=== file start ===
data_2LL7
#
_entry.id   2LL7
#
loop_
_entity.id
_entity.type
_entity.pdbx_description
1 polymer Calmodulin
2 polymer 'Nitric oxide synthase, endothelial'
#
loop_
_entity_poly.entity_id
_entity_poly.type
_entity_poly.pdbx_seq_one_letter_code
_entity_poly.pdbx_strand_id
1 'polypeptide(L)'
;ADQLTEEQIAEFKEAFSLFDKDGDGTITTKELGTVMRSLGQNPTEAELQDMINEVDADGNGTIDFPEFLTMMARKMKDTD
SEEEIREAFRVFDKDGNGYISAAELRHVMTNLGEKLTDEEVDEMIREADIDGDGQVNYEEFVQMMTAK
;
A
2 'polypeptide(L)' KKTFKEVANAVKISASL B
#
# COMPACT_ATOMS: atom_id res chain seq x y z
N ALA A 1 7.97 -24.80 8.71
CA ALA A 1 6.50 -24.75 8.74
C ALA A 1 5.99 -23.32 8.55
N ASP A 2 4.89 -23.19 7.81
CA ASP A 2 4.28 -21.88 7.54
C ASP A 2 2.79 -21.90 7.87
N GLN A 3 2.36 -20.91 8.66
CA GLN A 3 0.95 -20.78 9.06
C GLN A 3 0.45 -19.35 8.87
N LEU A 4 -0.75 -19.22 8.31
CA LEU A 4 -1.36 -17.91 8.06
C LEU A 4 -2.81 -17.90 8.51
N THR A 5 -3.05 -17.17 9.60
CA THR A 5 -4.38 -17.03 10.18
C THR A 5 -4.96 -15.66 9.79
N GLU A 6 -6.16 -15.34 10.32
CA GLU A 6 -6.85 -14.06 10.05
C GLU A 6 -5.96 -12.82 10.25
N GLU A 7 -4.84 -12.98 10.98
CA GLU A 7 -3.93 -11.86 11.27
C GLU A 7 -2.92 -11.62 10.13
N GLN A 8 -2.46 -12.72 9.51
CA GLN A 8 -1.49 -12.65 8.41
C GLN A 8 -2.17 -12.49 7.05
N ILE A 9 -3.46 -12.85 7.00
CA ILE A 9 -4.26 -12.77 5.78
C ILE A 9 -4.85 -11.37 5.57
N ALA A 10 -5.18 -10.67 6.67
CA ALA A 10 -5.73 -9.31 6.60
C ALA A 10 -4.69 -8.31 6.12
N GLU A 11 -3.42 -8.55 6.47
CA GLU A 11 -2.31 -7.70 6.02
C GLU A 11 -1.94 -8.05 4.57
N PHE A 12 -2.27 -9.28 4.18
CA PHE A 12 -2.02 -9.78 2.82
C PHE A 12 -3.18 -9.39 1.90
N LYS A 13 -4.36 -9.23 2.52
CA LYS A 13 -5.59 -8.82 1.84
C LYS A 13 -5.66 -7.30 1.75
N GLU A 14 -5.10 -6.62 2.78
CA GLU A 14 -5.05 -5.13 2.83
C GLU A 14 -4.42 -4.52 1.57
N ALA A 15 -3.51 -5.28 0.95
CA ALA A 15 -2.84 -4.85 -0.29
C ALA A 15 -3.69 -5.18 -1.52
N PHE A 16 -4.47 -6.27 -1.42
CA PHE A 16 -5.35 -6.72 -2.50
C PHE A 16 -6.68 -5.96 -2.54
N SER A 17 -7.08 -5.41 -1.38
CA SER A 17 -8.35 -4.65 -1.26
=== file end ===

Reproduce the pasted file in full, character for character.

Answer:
data_2LL7
#
_entry.id   2LL7
#
loop_
_entity.id
_entity.type
_entity.pdbx_description
1 polymer Calmodulin
2 polymer 'Nitric oxide synthase, endothelial'
#
loop_
_entity_poly.entity_id
_entity_poly.type
_entity_poly.pdbx_seq_one_letter_code
_entity_poly.pdbx_strand_id
1 'polypeptide(L)'
;ADQLTEEQIAEFKEAFSLFDKDGDGTITTKELGTVMRSLGQNPTEAELQDMINEVDADGNGTIDFPEFLTMMARKMKDTD
SEEEIREAFRVFDKDGNGYISAAELRHVMTNLGEKLTDEEVDEMIREADIDGDGQVNYEEFVQMMTAK
;
A
2 'polypeptide(L)' KKTFKEVANAVKISASL B
#
# COMPACT_ATOMS: atom_id res chain seq x y z
N ALA A 1 7.97 -24.80 8.71
CA ALA A 1 6.50 -24.75 8.74
C ALA A 1 5.99 -23.32 8.55
N ASP A 2 4.89 -23.19 7.81
CA ASP A 2 4.28 -21.88 7.54
C ASP A 2 2.79 -21.90 7.87
N GLN A 3 2.36 -20.91 8.66
CA GLN A 3 0.95 -20.78 9.06
C GLN A 3 0.45 -19.35 8.87
N LEU A 4 -0.75 -19.22 8.31
CA LEU A 4 -1.36 -17.91 8.06
C LEU A 4 -2.81 -17.90 8.51
N THR A 5 -3.05 -17.17 9.60
CA THR A 5 -4.38 -17.03 10.18
C THR A 5 -4.96 -15.66 9.79
N GLU A 6 -6.16 -15.34 10.32
CA GLU A 6 -6.85 -14.06 10.05
C GLU A 6 -5.96 -12.82 10.25
N GLU A 7 -4.84 -12.98 10.98
CA GLU A 7 -3.93 -11.86 11.27
C GLU A 7 -2.92 -11.62 10.13
N GLN A 8 -2.46 -12.72 9.51
CA GLN A 8 -1.49 -12.65 8.41
C GLN A 8 -2.17 -12.49 7.05
N ILE A 9 -3.46 -12.85 7.00
CA ILE A 9 -4.26 -12.77 5.78
C ILE A 9 -4.85 -11.37 5.57
N ALA A 10 -5.18 -10.67 6.67
CA ALA A 10 -5.73 -9.31 6.60
C ALA A 10 -4.69 -8.31 6.12
N GLU A 11 -3.42 -8.55 6.47
CA GLU A 11 -2.31 -7.70 6.02
C GLU A 11 -1.94 -8.05 4.57
N PHE A 12 -2.27 -9.28 4.18
CA PHE A 12 -2.02 -9.78 2.82
C PHE A 12 -3.18 -9.39 1.90
N LYS A 13 -4.36 -9.23 2.52
CA LYS A 13 -5.59 -8.82 1.84
C LYS A 13 -5.66 -7.30 1.75
N GLU A 14 -5.10 -6.62 2.78
CA GLU A 14 -5.05 -5.13 2.83
C GLU A 14 -4.42 -4.52 1.57
N ALA A 15 -3.51 -5.28 0.95
CA ALA A 15 -2.84 -4.85 -0.29
C ALA A 15 -3.69 -5.18 -1.52
N PHE A 16 -4.47 -6.27 -1.42
CA PHE A 16 -5.35 -6.72 -2.50
C PHE A 16 -6.68 -5.96 -2.54
N SER A 17 -7.08 -5.41 -1.38
CA SER A 17 -8.35 -4.65 -1.26